Here’s what’s been going on in your world of Android this week: we got to see the upcoming Nexus, the new iPhones left us mostly unfazed, we discussed the pros and cons of 64-bit chips, Hugo Barra filled us in on his plans at Xiaomi, and got a few more details about the HTC One Max.
On this edition of the Friday Debate, we discuss the main event of the week in the tech world, the launch of the new iPhone 5s and iPhone 5s. Love them or hate them, Apple has a huge influence on the mobile industry and directly or not, on Android. So, how are the new iPhones changing the game?
The iPhone 5S and iPhone 5C were officially unveiled earlier today, marking the first time that Apple has had two new handsets on the market at the same time. This leaves us wondering, how might Apple’s new handsets change the smartphone game as we know it?
Howe does the iPhone 5C fare against the Galaxy S4 mini, HTC One mini and Motorola Droid Mini in a specs comparison? Check it out!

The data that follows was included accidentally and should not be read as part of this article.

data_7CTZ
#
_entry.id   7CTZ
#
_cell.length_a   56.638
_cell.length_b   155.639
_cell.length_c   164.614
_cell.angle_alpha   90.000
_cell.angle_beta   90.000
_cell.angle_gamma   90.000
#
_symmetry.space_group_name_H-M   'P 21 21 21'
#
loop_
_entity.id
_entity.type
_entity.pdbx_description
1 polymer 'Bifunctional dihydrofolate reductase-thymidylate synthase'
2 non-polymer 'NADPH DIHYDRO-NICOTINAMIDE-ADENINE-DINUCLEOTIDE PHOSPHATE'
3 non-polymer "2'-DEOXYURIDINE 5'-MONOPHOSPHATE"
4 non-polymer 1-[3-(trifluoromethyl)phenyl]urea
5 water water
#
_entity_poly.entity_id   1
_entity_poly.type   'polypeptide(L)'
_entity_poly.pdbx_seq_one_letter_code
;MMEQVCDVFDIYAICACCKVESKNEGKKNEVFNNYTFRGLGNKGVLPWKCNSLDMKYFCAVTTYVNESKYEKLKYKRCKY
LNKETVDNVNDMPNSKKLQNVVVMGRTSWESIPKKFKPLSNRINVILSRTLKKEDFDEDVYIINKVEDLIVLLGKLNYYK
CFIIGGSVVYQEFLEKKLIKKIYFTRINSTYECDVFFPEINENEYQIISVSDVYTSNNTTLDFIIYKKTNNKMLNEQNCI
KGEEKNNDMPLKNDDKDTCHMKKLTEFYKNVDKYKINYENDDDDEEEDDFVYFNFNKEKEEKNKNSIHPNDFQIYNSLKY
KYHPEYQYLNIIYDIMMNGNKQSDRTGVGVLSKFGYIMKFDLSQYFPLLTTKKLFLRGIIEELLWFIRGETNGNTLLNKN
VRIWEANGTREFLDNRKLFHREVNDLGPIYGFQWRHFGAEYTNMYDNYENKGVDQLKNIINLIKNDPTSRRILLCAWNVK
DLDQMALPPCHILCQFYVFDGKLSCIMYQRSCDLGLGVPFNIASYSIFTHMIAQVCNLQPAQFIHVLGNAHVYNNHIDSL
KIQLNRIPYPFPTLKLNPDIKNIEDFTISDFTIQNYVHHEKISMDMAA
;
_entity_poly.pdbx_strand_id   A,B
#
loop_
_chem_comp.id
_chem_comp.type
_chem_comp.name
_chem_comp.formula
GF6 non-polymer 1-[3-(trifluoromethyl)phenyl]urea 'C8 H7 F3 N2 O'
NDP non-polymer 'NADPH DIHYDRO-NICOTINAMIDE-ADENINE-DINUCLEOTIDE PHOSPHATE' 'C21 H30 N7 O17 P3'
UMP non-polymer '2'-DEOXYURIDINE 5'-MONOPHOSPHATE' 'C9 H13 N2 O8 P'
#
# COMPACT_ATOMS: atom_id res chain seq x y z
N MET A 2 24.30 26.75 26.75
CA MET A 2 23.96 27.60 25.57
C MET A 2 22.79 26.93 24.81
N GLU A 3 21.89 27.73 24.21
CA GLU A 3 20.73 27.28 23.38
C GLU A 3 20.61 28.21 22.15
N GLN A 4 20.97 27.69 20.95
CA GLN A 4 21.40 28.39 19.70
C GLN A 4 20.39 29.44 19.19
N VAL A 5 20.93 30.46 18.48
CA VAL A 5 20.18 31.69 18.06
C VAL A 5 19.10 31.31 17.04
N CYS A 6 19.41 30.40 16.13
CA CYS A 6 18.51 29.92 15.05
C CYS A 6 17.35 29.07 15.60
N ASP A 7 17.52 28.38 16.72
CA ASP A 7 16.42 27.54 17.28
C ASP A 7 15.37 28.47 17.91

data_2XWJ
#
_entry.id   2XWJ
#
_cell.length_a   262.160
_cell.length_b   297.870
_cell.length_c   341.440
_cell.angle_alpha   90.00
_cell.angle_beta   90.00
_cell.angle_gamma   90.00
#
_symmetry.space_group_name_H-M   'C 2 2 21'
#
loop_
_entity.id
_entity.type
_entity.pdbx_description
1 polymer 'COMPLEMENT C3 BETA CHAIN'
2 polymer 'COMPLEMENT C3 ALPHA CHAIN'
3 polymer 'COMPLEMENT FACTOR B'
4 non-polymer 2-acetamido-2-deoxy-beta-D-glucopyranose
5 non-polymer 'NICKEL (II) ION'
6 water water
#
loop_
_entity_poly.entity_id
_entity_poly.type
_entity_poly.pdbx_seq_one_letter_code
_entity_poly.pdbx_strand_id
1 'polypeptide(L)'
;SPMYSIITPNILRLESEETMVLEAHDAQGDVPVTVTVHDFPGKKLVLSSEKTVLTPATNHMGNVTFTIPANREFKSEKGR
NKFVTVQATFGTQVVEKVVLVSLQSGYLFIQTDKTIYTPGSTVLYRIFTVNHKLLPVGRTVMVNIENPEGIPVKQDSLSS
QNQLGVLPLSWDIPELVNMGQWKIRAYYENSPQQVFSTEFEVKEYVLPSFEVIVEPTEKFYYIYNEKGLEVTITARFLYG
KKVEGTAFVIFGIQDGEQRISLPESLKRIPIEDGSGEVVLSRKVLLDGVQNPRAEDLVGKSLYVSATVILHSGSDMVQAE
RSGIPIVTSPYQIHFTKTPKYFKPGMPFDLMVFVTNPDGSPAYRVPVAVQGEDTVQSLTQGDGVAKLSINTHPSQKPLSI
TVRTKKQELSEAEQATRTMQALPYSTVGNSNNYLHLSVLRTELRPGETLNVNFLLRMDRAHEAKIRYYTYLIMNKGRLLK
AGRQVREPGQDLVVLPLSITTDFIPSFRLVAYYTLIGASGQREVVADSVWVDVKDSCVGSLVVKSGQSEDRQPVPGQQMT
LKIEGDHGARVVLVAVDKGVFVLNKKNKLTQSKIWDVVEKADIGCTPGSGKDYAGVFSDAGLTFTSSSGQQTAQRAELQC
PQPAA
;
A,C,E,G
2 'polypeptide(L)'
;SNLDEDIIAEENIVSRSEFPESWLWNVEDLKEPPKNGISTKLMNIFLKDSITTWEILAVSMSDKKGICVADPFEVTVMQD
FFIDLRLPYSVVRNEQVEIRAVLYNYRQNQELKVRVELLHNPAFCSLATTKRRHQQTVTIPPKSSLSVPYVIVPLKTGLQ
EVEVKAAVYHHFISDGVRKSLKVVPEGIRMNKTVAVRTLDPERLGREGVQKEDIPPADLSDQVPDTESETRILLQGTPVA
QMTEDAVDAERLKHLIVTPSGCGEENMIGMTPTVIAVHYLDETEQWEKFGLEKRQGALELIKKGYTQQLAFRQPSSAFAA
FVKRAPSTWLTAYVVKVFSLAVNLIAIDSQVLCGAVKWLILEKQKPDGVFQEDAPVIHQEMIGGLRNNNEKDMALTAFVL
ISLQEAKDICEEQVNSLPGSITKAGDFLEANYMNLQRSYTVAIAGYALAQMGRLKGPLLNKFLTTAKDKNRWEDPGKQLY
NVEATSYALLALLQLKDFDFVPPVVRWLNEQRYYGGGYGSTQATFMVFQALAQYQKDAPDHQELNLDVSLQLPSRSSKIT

How does the iPhone 5S fare when compared with some top Android devices including the Galaxy S4, LG G2, HTC One, Moto X and Xperia Z1? Check it out!
Featuring a Snapdragon 800 processor, 2GB of RAM, and one wicked camera, the Sony Xperia Z1 is one impressive device, perhaps one of the best devices we’ve see in years. But just how well does it fare against the recently released LG G2? Read on to find out!
It was a busy, busy week for Android lovers, with everything from exciting product launches, to category-defining products, to new versions of Android and glimpses of what’s to come. These are the essential stories, the summary of an entire week in just a few phrases. It’s must read Android.
Sony’s biggest challenge will be the Galaxy S4, the new champion of the ubiquitous Android lineup from Samsung. For all intents and purposes, this is a pretty fair fight — but there can only be one champion.
Jump straight to the video, or otherwise stick with us as we take a closer look at the Sony Xperia Z1 and HTC One in this comparison.
Right under the Collections tab in the Chrome Web Store lies For Your Desktop, which were widely knows as packaged apps before today. Those apps, like software for traditional operating systems, run independent of the browser, and don’t need an internet connection.